Exactly 40 years ago this weekend, President Richard Nixon resigned and Vice President Gerald Ford was sworn in. The events that ended Nixon’s term as the 37th president and began Ford’s 38th presidential administration took place on Aug. 8 and 9, 1974.
More than half of today’s Americans hadn’t been born yet. But for those alive back then and old enough to understand the historic significance of a president resigning in anticipation of impeachment, no one will forget the two-year drama that led up to Nixon’s forced departure.
Whichever side of the date line you may be on, don’t miss the new HBO drama “Nixon by Nixon: In His Own Words,” released earlier this week to coincide with the 40th anniversary. Based on 2,658 hours of 3,700 hours of recently declassified conversations taped within the Oval Office and vintage news footage, the documentary touches all the bases: Nixon’s dark, vulgar, racist diatribes; China, Moscow, Vietnam; the Pentagon Papers; the Kennedys; and finally, Watergate. Also included is Nixon’s brief but touching conversation with daughter Julie about a possible family dinner at Trader Vic’s. Nixon encouraged Julie to check with her mother Pat before making reservations.
One of the many “Nixon by Nixon” highlights is his adversarial relationship with the press. Over and again, Nixon condemns them: “Never forget, the press is the enemy.” Others Nixon perceived as enemies include professors and the “establishment.”
Film researcher Ken Hughes said that Nixon hated the press because he feared it would expose his secrets. Nixon wanted to project a heroic and visionary image, but suspected that because of his antagonistic relationship with the press, he would be portrayed otherwise and Americans would eventually distrust him.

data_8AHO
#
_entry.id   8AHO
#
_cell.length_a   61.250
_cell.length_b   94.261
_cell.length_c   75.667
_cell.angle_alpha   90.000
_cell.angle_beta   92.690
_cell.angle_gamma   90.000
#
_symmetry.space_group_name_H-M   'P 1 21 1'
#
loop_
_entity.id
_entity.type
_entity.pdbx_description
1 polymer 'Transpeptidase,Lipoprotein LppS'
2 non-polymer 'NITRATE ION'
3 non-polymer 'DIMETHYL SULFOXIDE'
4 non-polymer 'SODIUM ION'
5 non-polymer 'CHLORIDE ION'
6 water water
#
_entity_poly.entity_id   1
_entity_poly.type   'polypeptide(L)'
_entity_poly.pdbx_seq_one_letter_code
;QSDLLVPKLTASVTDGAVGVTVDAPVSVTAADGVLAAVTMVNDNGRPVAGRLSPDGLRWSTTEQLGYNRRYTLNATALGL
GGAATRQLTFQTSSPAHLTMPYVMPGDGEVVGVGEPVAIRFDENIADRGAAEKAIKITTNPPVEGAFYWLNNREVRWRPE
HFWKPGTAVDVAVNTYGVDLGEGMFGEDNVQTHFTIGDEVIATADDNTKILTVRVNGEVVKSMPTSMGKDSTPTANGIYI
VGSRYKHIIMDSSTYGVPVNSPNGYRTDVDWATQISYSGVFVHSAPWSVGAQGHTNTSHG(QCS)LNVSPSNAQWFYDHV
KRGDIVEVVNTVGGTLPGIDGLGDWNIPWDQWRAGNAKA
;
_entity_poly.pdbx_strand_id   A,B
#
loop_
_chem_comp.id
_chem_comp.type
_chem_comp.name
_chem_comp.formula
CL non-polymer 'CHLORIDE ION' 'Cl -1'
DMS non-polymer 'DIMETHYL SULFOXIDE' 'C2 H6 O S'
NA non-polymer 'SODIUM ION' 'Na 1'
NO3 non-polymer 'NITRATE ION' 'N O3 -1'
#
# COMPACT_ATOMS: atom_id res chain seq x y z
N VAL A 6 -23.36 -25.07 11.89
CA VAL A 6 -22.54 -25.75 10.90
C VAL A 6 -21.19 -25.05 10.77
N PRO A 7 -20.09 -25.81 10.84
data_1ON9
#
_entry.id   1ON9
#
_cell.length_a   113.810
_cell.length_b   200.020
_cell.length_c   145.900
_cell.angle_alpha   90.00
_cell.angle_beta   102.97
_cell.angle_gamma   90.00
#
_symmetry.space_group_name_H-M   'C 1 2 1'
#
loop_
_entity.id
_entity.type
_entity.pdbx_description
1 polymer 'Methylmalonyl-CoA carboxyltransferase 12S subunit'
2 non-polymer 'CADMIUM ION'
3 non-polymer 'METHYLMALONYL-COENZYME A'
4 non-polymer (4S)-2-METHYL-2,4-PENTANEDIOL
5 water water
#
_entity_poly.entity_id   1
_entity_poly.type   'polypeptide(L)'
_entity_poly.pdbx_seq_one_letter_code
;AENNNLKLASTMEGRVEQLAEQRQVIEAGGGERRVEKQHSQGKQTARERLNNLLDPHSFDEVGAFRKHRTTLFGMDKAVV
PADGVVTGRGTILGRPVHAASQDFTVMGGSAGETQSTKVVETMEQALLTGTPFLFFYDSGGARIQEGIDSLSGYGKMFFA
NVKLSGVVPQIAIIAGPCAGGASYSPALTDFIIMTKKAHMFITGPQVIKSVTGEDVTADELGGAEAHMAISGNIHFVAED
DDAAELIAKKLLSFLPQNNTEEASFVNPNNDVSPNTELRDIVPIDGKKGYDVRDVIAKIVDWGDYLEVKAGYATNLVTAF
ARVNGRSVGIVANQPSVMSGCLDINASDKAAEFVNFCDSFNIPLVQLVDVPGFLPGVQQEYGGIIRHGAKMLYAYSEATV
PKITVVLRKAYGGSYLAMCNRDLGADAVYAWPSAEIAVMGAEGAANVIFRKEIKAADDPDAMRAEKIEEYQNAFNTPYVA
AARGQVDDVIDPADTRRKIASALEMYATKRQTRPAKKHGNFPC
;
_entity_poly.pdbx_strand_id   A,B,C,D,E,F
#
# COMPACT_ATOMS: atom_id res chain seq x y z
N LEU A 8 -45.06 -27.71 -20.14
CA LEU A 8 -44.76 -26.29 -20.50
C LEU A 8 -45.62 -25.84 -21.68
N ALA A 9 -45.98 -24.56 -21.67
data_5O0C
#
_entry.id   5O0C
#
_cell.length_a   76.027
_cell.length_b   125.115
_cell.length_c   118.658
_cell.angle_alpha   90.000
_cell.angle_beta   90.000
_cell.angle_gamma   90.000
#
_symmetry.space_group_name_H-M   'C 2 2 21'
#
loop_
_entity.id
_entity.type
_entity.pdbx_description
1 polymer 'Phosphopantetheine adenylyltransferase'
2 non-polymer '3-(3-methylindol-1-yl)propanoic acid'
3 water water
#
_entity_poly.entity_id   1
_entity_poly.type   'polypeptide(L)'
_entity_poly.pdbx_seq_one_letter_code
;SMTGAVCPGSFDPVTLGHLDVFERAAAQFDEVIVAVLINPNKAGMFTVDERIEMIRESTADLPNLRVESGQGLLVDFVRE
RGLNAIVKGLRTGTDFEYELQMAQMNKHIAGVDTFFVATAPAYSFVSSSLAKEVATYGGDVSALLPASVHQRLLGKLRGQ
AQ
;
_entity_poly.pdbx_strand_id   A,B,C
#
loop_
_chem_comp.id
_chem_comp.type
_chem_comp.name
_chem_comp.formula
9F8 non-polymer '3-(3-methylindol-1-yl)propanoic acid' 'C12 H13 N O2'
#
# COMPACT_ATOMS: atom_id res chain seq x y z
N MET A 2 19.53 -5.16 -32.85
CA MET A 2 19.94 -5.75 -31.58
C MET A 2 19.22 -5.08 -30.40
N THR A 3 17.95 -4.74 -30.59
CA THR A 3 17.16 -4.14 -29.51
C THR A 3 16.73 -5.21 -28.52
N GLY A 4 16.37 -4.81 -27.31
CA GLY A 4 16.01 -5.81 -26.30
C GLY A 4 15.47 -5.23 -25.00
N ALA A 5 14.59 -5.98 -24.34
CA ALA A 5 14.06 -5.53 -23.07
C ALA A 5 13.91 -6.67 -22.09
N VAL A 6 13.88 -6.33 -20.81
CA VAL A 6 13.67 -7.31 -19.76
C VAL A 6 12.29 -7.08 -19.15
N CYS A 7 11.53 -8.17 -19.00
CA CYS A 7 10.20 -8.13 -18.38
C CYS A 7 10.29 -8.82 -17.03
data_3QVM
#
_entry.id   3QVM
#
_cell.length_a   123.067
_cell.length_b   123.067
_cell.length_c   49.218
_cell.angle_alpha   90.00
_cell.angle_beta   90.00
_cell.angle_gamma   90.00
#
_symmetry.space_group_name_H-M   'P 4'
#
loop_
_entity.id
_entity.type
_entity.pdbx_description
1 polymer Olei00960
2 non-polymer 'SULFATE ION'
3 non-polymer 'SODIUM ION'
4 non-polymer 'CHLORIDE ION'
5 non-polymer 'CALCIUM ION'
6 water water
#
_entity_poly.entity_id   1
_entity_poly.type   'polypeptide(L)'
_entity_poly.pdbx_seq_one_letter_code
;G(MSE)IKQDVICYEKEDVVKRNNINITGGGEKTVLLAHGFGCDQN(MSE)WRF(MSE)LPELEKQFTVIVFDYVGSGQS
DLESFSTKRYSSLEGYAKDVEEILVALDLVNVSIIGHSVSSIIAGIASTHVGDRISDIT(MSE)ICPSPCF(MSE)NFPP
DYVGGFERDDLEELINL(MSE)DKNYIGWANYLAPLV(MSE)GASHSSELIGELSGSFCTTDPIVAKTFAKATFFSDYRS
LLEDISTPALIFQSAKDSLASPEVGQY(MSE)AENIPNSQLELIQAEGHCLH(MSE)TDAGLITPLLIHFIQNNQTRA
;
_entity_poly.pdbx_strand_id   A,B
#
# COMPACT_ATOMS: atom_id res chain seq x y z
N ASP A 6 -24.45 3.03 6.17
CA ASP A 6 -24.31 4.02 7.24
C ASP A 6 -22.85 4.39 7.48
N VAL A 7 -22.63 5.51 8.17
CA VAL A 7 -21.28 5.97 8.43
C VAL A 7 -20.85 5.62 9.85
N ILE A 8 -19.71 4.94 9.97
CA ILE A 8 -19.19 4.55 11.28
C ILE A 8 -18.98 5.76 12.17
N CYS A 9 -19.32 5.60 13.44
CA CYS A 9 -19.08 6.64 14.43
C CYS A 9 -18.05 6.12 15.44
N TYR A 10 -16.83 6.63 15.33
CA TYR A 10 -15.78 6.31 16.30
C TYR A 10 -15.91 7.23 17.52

Hundreds of books have been written and documentaries filmed about Nixon. Even those who think they know all there is to know about Nixon and the Watergate era should watch “Nixon by Nixon.” After all, it dominated the news cycle even after Nixon left office.
President Ford’s subsequent “full, free and absolute” pardon of Nixon one month after he took office outraged many Americans — especially those in the media — who wanted Nixon, tried, convicted and jailed.
Except that presidents no longer tape their private conversations, not that much has changed on Capitol Hill since Nixon. The wars are different, but the partisan divide is as deep as ever. Republicans are suspicious of President Obama’s handling, or refusal to handle, the Veterans’ Affairs scandal; IRS emails, Benghazi and various executive orders leave many wondering. The congressional approval rating, 16 percent, is the lowest in history during a mid-term election year.
In an interview after he left office, Nixon, who fought the tapes’ public release, revealed that before going into politics, he considered a career as a professional pianist.
“Sometimes I rather regret it,” Nixon said, referring to his eventual choice.
One thing that Nixon critics and admirers agree on is that he was one of America’s most complex, fascinating presidents. That Nixon’s story remains so compelling four decades after he resigned proves how absorbing his years in office were.
Joe Guzzardi voted for Richard Nixon in 1960, 1968, and 1972. Contact him at firstname.lastname@example.org.